**Apologies for cross-posting.**
ANN ARBOR, Mich. - OAIster Reaches 10 Million Records.
We live in an information-driven world-- one in which access to good
information defines success. OAIster's growth to 10 million records takes us
one step closer to that goal.
Developed at the University of Michigan's Library, OAIster is a collection of
digital scholarly resources. OAIster is also a service that continually
gathers these digital resources to remain complete and fresh. As global digital
repositories grow, so do OAIster's holdings.
Popular search engines don't have the holdings OAIster does. They crawl web
pages and index the words on those pages. It's an outstanding technique for
fast, broad information from public websites. But scholarly information, the
kind researchers use to enrich their work, is generally hidden from these
OAIster retrieves these otherwise elusive resources by tapping directly into
the collections of a variety of institutions using harvesting technology based
on the Open Archives Initiative (OAI) Protocol for Metadata Harvesting. These
can be images, academic papers, movies and audio files, technical reports,
books, as well as preprints (unpublished works that have not yet been peer
reviewed). By aggregating these resources, OAIster makes it possible to search
across all of them and return the results of a thorough investigation of
complete, up-to-date resources.
Ann Devenish, Publication Services Project Manager at Woods Hole Oceanographic
Institute, notes that "Harvesting by OAIster is a primary 'selling point' when
we talk to scientists and researchers about the visibility, accessibility, and
impact of their contributions in an institutional repository. From their own
experiences they know that a search using one of the popular search engines can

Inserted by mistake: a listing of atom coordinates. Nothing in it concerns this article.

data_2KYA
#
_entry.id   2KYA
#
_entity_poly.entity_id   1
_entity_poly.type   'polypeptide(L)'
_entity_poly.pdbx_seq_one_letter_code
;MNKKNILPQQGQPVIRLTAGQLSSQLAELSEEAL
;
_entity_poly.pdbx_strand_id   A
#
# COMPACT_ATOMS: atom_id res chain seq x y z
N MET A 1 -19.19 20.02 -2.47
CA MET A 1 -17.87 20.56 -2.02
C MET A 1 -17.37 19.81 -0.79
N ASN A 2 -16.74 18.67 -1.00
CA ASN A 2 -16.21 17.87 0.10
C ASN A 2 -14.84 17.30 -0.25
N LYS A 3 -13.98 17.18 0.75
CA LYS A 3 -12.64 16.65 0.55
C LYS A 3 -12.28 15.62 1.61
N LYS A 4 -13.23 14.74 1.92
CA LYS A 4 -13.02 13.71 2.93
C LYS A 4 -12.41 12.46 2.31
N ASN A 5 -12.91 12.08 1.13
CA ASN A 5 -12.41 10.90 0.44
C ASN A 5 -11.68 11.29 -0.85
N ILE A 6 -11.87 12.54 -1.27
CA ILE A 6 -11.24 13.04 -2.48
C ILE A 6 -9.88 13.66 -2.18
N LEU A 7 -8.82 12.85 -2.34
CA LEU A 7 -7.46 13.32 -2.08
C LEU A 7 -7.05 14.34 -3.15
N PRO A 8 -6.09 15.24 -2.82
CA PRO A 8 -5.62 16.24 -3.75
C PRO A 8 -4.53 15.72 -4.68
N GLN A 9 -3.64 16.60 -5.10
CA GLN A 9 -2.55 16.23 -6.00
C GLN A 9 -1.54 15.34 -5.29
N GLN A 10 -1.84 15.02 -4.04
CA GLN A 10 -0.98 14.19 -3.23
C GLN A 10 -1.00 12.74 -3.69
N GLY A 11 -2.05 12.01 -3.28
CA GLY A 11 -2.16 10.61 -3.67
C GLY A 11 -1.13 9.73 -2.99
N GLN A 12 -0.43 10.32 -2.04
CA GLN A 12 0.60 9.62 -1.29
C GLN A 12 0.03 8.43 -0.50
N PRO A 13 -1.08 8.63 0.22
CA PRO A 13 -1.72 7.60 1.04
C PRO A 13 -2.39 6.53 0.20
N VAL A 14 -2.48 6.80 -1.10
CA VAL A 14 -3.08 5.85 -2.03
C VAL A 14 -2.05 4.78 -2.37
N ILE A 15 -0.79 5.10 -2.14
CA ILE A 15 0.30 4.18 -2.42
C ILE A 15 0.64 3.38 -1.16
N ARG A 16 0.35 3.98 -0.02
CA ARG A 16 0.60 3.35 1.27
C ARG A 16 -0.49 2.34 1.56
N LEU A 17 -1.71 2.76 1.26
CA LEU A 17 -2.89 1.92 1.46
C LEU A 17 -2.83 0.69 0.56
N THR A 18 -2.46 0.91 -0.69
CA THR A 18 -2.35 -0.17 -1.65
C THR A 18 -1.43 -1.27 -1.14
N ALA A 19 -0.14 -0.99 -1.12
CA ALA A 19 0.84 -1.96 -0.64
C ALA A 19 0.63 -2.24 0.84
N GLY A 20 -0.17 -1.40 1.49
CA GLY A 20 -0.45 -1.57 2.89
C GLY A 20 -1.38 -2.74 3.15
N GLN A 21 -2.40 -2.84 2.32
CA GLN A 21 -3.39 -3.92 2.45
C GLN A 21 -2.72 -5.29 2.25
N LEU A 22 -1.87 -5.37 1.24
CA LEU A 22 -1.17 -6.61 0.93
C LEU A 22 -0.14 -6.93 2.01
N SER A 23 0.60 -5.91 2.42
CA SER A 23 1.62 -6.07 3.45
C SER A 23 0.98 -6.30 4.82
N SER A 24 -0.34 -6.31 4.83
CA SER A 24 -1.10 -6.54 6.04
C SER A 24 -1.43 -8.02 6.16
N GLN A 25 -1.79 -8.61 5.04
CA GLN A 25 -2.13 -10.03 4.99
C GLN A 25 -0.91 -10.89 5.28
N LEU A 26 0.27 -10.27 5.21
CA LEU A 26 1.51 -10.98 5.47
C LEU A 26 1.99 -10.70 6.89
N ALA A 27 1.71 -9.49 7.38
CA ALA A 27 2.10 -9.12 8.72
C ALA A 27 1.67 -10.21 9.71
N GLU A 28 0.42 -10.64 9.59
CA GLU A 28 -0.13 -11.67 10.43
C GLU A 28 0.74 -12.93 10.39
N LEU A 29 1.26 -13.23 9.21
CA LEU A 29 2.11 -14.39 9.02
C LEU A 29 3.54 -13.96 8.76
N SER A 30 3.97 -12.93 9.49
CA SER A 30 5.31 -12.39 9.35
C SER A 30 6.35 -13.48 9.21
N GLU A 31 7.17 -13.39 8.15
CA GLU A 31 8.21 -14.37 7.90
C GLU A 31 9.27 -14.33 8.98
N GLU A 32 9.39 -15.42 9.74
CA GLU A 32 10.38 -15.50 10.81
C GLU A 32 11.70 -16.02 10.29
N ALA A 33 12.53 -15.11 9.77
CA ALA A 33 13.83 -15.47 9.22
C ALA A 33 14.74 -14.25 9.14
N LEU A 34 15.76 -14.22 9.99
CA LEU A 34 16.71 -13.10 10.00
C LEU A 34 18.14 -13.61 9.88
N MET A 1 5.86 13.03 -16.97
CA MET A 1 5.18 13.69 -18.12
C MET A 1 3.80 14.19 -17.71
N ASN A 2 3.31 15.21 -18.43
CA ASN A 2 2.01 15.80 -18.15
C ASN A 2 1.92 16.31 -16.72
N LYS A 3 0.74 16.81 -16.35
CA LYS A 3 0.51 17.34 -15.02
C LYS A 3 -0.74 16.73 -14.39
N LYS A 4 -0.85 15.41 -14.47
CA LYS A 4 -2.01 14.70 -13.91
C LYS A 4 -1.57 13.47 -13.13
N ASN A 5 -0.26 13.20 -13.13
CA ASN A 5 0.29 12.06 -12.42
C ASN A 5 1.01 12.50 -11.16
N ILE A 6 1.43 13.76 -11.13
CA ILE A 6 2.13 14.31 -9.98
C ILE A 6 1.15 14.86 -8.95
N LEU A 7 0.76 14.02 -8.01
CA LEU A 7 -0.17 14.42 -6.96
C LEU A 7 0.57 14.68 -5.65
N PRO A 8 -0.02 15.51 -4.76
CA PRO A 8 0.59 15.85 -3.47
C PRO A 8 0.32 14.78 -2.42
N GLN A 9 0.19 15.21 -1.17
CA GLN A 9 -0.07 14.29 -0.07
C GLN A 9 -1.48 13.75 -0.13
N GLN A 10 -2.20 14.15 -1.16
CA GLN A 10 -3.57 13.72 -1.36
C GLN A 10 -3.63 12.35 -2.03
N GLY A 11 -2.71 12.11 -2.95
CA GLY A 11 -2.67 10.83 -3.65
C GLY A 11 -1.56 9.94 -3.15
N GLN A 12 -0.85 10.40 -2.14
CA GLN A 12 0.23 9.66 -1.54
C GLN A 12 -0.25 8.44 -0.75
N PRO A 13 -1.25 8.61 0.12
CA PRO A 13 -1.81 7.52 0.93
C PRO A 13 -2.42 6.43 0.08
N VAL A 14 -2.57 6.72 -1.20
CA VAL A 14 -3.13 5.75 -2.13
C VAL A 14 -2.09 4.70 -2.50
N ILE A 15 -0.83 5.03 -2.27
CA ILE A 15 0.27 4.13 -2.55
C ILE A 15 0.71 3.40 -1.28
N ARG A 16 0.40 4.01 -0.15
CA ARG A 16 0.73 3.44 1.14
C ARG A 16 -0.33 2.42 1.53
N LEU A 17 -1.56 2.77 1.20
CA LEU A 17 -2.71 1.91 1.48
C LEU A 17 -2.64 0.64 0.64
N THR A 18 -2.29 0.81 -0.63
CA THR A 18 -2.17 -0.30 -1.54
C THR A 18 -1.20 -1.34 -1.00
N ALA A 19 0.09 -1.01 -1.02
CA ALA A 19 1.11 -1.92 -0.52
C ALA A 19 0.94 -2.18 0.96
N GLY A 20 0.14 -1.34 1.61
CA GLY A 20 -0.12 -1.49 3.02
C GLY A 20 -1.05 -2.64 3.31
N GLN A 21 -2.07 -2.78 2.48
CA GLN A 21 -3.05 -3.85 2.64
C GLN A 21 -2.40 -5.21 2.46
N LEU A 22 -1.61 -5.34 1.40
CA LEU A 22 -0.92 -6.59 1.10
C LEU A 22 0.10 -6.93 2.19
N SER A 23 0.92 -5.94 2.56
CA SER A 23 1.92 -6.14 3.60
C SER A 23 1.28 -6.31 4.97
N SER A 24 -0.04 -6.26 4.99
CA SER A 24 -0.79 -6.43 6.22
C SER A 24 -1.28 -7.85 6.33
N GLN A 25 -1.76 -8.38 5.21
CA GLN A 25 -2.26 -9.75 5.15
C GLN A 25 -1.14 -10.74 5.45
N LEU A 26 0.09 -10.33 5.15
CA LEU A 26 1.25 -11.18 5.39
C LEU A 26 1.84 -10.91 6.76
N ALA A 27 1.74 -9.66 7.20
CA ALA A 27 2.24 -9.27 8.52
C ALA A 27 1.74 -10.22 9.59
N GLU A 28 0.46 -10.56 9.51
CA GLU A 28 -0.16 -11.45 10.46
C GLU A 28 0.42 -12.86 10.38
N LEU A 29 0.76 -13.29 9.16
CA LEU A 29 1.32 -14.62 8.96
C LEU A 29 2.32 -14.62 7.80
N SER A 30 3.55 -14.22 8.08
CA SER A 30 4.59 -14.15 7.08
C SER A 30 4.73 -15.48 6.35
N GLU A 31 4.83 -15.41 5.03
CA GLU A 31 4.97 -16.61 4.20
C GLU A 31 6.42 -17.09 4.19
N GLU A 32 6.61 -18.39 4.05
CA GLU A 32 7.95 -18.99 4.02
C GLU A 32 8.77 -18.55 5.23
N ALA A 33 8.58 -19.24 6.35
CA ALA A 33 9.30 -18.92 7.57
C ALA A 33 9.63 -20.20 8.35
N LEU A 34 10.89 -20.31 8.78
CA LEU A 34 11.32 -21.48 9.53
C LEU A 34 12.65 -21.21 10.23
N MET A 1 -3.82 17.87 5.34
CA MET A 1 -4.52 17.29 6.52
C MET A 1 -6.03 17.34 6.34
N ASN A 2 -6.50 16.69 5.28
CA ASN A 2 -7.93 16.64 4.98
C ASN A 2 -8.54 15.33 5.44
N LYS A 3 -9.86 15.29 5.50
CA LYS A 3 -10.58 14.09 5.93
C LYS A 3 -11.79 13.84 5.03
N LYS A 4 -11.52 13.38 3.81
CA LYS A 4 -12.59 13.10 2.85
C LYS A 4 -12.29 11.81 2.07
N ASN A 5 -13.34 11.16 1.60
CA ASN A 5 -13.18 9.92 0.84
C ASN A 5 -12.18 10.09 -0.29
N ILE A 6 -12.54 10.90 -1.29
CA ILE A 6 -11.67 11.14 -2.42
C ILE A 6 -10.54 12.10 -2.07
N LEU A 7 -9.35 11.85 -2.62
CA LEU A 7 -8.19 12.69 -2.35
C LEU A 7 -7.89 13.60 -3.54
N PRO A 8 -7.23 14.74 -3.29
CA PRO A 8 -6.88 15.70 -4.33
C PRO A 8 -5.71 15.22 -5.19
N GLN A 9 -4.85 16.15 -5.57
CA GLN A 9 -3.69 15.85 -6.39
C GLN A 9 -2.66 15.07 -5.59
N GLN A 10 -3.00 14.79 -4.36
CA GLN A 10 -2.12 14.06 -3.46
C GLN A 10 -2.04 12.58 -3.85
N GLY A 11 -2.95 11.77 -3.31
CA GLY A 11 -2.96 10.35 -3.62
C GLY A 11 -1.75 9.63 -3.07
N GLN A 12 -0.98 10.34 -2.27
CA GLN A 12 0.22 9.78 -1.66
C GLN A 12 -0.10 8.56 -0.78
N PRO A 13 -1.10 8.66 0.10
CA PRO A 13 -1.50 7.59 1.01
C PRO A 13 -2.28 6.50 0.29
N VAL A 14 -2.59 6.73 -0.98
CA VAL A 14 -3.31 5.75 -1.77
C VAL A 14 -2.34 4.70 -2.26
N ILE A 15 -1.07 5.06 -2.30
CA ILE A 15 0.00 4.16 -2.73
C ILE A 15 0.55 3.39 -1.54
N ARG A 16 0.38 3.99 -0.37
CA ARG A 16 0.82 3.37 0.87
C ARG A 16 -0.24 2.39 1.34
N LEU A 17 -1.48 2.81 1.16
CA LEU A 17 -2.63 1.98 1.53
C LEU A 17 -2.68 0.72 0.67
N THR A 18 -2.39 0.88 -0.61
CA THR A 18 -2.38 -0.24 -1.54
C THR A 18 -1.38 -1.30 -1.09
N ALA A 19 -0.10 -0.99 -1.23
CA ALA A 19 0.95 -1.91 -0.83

bring back thousands (if not, millions) of results which will require careful
and time-consuming screening, with no guarantee that they will ever get to the
content they seek. A search of OAIster, across hundreds of open and scholarly
archives and millions of records, brings back results with the key metadata
elements that allow for quick identification of, and easy navigation to, the
content they seek."
OAIster is good news for the digital archives that contribute material to
open-access repositories. "[OAIster has demonstrated that]...OAI
interoperability can scale. This is good news for the technology, since the
proliferation is bound to continue and even accelerate," says Peter Suber,
author of the SPARC Open Access Newsletter. As open-access repositories
proliferate, they will be supported by a single, well-managed, comprehensive,
and useful tool.
Scholars will find that searching in OAIster can provide better results than
searching in web search engines. Roy Tennant, User Services Architect at the
California Digital Library, offers an example: "In OAIster I searched 'roma'
and 'world war,' then sorted by weighted relevance. The first hit nailed my
topic-- the persecution of the Roma in World War II. Trying 'roma world war' in
Google fails miserably because Google apparently searches 'Rome' as well as
'Roma.' The ranking then makes anything about the Roma people drop
significantly, and there is nothing in the first few screens of results that
includes the word in the title, unlike the OAIster hit."
OAIster currently harvests 730 repositories from 49 countries on 6 continents.
In three years, it has more than quadrupled in size and increased from 6.2
million to 10 million in the past year. OAIster is a project of the University
of Michigan Digital Library Production Service.
For more information about University of Michigan's OAIster Project, visit
http://www.oaister.org/, or contact Kat Hagedorn at [log in to unmask]
OAIster/Metadata Harvesting Librarian
DLXS Bibliographic Class Coordinator
Digital Library Production Service
University of Michigan
email: [log in to unmask]